|From Panola Mountain|
I just love the above sentence. I usually make up what I think are catchy little titles to my posts, but what could possibly draw a reader in better than that sentence. To be honest, I had to look up one of the words, only because I’ve come across monadnock previously. But apparently, we Atlantans live 30 minutes west of “the most natural and undisturbed monadnock of exposed granitic rock in the Piedmont biophysiographic province.” And I believe its something you should know about and see, so I’m going to tell you the story of hiking Panola Mountain and Panola Mountain State Park .
Panola Mountain is a National Natural Landmark and the centerpiece of the Georgia State park of the same name. It is a granite mountain similar to Stone Mountain or Arabia Mountain . If Arabia Mountain is Stone Mountain’s quieter brother, Panola Mountain is the third child locked in his room to keep him from harm. As a matter of fact, there are no public trails to its summit. The public trails at the park are only 2 miles long and take you along the base of the mountain (there’s also a fitness trail at about a mile). So I put this trip off for a long time because I didn’t want to drive a hour for a two mile walk (I live North of the city). So I made my pilgrimage on the way back from another state park further East.
And I got lucky. I had heard that they had ranger led guided tours that scale the summit, but they were always at 10 am on Saturdays, which is very difficult for me to make (I work a majority of Saturdays, thus the focus of this site on Sunday daytrips). The plan was to stop and do the self guided trail along the base of the mountain, but they have started something new: what they call the Mountain Top Owl Prowl , which takes you on a guided trek up the mountain as the sun is setting. Normally you have to make reservations (call 770-389-7801) and they limit the group to 25, but the nice guide Jeff expanded the group to 27 to make room for the baboon and one companion.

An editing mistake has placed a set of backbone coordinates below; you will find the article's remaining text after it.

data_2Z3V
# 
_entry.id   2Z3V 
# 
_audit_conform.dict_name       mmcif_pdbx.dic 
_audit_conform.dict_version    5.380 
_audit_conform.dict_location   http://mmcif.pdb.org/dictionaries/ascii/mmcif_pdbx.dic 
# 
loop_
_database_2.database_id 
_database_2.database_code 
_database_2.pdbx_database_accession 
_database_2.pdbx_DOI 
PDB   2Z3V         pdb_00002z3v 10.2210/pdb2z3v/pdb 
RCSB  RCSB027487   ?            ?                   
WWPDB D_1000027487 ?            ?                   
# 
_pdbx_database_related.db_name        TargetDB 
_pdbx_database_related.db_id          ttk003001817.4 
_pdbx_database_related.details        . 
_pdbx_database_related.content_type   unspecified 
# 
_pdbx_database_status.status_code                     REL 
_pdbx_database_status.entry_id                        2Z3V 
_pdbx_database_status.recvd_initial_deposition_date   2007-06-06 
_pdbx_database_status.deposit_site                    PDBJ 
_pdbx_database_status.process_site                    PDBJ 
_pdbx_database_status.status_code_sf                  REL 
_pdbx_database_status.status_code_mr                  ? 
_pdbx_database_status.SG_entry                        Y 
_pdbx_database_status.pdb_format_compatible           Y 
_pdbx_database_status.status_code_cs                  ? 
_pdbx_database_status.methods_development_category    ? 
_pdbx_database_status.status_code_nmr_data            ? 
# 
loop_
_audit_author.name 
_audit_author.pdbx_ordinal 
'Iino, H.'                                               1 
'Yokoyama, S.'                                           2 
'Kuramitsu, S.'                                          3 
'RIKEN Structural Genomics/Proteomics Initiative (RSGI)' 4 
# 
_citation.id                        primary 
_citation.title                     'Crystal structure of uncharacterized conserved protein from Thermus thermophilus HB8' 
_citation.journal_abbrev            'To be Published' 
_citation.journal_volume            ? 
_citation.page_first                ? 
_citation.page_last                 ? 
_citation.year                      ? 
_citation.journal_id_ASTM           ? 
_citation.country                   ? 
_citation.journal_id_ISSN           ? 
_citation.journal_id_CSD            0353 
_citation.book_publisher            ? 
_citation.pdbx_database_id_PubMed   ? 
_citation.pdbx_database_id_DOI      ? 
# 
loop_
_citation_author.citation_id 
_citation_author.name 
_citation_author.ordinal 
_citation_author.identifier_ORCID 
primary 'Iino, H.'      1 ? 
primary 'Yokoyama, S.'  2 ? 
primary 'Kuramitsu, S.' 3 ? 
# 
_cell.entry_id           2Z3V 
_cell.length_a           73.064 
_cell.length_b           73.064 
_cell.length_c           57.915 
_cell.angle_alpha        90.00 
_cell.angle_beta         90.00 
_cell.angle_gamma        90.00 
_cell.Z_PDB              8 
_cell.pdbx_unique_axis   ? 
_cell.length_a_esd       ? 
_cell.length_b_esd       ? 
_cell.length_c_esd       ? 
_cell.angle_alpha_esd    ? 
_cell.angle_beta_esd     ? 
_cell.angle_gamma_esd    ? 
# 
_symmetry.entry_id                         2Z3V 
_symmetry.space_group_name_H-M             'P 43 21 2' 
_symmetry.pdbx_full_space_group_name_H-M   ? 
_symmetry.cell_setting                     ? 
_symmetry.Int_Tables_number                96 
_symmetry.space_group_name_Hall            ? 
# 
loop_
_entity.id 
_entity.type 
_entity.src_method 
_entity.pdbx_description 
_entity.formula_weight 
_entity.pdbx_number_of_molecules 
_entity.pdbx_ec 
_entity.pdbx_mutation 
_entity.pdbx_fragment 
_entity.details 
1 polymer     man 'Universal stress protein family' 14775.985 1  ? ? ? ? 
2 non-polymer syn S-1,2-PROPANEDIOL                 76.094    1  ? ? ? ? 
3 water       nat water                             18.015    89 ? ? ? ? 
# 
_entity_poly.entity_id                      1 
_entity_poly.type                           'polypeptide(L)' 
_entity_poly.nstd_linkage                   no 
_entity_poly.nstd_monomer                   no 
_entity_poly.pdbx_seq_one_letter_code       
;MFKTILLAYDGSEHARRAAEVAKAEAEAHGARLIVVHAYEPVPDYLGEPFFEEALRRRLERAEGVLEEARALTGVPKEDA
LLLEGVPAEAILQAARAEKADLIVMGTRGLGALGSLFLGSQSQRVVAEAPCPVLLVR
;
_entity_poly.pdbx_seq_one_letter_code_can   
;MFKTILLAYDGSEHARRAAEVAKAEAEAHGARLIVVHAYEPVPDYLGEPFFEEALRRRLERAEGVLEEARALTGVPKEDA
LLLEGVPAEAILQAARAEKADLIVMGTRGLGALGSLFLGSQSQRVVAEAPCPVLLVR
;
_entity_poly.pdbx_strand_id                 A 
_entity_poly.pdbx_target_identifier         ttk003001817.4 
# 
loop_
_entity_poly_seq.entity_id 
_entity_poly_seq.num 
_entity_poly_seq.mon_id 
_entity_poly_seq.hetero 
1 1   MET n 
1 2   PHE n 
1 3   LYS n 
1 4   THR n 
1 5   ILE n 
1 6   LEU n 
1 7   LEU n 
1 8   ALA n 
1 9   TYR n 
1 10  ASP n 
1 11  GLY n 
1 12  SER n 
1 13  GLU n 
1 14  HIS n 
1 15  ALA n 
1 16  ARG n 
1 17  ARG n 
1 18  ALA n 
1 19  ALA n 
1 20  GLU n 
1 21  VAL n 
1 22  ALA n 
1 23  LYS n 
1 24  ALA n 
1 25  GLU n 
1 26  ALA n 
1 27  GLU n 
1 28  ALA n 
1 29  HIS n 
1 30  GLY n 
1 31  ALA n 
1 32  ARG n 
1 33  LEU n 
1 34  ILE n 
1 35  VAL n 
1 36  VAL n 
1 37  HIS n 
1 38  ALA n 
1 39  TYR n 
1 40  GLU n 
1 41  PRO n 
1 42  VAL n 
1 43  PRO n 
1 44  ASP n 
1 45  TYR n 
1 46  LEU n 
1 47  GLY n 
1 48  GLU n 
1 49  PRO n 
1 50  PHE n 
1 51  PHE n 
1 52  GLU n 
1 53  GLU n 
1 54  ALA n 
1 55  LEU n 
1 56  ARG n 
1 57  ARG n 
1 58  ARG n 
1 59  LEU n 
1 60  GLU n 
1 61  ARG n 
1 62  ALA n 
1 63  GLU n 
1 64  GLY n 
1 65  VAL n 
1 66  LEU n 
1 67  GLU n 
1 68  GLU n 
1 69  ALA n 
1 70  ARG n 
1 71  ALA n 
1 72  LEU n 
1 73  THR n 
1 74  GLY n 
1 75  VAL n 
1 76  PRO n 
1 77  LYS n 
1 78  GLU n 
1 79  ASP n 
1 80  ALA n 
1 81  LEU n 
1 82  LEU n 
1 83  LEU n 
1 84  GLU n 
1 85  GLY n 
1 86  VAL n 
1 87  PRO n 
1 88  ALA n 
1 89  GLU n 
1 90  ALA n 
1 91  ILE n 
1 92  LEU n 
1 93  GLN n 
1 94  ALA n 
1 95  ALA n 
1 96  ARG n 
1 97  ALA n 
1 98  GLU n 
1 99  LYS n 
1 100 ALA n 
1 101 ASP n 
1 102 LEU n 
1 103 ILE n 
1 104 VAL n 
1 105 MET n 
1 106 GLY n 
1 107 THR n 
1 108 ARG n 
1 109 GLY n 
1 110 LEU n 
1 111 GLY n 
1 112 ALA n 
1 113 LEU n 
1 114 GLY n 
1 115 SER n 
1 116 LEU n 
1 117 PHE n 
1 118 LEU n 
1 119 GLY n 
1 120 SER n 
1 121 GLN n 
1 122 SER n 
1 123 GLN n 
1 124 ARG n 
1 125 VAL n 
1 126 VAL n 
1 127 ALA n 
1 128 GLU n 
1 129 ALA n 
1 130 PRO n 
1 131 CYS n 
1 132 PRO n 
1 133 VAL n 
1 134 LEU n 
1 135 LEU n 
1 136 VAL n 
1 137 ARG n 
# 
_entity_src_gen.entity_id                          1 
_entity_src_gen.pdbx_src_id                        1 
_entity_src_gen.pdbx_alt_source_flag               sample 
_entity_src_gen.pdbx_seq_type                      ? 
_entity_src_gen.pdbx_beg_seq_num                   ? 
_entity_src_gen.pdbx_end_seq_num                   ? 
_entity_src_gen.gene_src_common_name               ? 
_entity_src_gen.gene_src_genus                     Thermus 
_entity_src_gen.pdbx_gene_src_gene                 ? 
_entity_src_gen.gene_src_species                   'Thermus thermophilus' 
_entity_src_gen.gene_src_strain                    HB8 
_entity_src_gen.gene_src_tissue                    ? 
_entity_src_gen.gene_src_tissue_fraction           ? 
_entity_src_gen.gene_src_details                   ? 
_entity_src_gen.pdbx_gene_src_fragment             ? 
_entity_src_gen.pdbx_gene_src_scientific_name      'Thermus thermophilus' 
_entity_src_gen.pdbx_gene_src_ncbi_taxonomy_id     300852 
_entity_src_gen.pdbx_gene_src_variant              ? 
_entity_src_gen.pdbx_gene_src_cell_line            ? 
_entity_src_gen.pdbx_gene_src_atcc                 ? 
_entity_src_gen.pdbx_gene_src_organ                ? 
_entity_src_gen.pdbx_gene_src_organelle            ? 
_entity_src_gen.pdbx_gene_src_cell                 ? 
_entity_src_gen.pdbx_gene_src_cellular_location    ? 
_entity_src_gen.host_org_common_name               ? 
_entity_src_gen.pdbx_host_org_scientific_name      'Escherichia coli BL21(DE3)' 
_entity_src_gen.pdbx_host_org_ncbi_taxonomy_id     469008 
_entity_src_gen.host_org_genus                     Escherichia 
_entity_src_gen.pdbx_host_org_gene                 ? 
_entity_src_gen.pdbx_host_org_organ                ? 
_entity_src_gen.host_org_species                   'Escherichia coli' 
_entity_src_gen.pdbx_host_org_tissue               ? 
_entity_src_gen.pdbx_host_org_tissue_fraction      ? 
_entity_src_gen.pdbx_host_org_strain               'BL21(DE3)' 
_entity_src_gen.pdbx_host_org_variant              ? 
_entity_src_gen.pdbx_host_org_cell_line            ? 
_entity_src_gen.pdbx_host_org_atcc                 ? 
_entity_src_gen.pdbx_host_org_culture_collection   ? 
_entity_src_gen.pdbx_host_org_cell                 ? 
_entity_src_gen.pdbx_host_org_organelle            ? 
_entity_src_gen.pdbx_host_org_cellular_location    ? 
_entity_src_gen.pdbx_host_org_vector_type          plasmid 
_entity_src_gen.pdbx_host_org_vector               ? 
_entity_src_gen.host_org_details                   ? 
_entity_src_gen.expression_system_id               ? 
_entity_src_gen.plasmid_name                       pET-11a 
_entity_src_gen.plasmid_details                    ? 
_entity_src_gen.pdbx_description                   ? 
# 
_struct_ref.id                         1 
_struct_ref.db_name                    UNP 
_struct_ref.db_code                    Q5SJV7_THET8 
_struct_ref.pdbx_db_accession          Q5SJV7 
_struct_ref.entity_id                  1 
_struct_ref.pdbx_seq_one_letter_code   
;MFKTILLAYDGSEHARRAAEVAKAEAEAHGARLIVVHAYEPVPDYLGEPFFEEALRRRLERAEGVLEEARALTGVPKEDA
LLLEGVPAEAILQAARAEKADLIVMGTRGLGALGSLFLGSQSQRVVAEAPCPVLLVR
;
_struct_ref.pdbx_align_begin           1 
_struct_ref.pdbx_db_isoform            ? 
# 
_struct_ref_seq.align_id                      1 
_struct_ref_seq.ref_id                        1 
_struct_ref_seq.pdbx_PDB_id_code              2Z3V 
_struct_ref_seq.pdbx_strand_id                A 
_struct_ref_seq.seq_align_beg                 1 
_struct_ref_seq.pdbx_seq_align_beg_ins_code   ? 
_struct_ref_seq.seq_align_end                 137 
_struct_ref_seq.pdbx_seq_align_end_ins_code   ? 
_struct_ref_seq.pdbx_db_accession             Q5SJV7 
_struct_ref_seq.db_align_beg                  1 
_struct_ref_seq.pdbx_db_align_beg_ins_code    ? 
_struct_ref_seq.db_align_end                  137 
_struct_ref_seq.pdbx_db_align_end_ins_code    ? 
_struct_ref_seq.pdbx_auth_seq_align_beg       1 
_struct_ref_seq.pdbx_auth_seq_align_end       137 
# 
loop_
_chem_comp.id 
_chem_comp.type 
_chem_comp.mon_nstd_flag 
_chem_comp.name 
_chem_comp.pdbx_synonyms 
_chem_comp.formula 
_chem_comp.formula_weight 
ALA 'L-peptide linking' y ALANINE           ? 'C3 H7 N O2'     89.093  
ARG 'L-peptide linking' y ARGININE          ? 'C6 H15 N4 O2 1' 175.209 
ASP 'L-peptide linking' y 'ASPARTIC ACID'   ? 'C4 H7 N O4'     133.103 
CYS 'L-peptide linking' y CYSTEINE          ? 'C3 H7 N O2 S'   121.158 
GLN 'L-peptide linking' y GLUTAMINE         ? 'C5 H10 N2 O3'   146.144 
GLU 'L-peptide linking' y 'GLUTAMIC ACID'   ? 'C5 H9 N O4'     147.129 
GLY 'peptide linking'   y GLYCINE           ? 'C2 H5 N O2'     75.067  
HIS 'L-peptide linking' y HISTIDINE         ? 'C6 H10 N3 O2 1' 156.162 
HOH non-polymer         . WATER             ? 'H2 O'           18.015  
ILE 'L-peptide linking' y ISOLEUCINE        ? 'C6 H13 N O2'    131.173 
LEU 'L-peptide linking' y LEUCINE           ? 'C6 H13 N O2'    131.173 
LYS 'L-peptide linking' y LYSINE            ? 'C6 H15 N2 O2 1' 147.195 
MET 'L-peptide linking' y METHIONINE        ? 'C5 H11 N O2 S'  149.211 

The reason the mountain is off limits to untrained and unescorted personnel is to keep the mountain natural and undisturbed. It is home to many species of lichen, moss, diamorphs, and herbs that just don’t exist anyplace else. Some are endangered, some are endemic to granite outcrops, and some are just plain rare. So even though you are climbing to the 940 foot peak (the elevation gain is only about 250 feet), the star of the show is literally at your feet. You walk near and, in some unfortunate cases, over a patchwork quilt of yellows, reds, greens, greys and blacks which is visually quite stunning. But you do your best not to walk on them, if you crush them they are dead and will not be back for 800 or so years (Try growing a plant on a rock and see how long it takes). The colors come from such species as Vigueria Porteri, Minuartia Uniflora, and the most famous red Diamorphia Smallii, just to name a few. You will walk up single file and the guide will tell you to do your best to walk in the preceding persons footsteps, and tell you which colors are better to walk on if faced with no other choice, but I forget the order. Eventually, there will be a path made by the added hikers, and I guess the added attention to the park will help preservation in the long run.
You will also get to see the sun set over Atlanta, which is always nice. You may see some wildlife like deer or owls, but we did not. The granite rock in and of itself is quite picturesque. There are also some old cabins owned by the Yarborough Family (who previously owned the land) and a very serene little pond. In additon to the owl crawl (1st Saturday of the month at 8pm), and the Every Saturday 10 am hike, but they have also added a Sunday hike (2nd Sunday of each month at 2pm), so the opportunity to visit has expanded to 150 people a month and accommodates folks of differing schedules. The owl crawl is probably only 1.5 miles as you drive to a different parking area to save on time and light, but the other two go a full 3.5 miles. There is a cost involved, the hike costs $7 and there is a $5 parking fee as all Georgia Parks have. [All fees and times are current for April 2010, check their Website ] And remember reservations are required.
I hope I didn’t scare you off with the rules and fees, because it is truly a unique experience I am very grateful for having done. You see the most beautiful things that would make you scrunch your nose in disgust, if you saw it on a loaf of bread. You scale another of Georgia’s great peaks. And the money supports the great natural treasure of Panola Mountain and our great resource of Georgia’s State Parks.
Approximate Time: 1-1.5 hours (Night Owl Crawl)
Approximate Distance: 1.5 miles
Trail Surface: compact soil, granite, small life forms
Features: rare species of flora, mountain peak, panoramic views
Scenic Quality: A+
Hours of Operation: Special for hikes, see text
Facilities: At the visitor center
Maps: Guided tours none needed, at visitor center for self guided trail.
County: border of Henry and Rockdale County, near Stockbridge.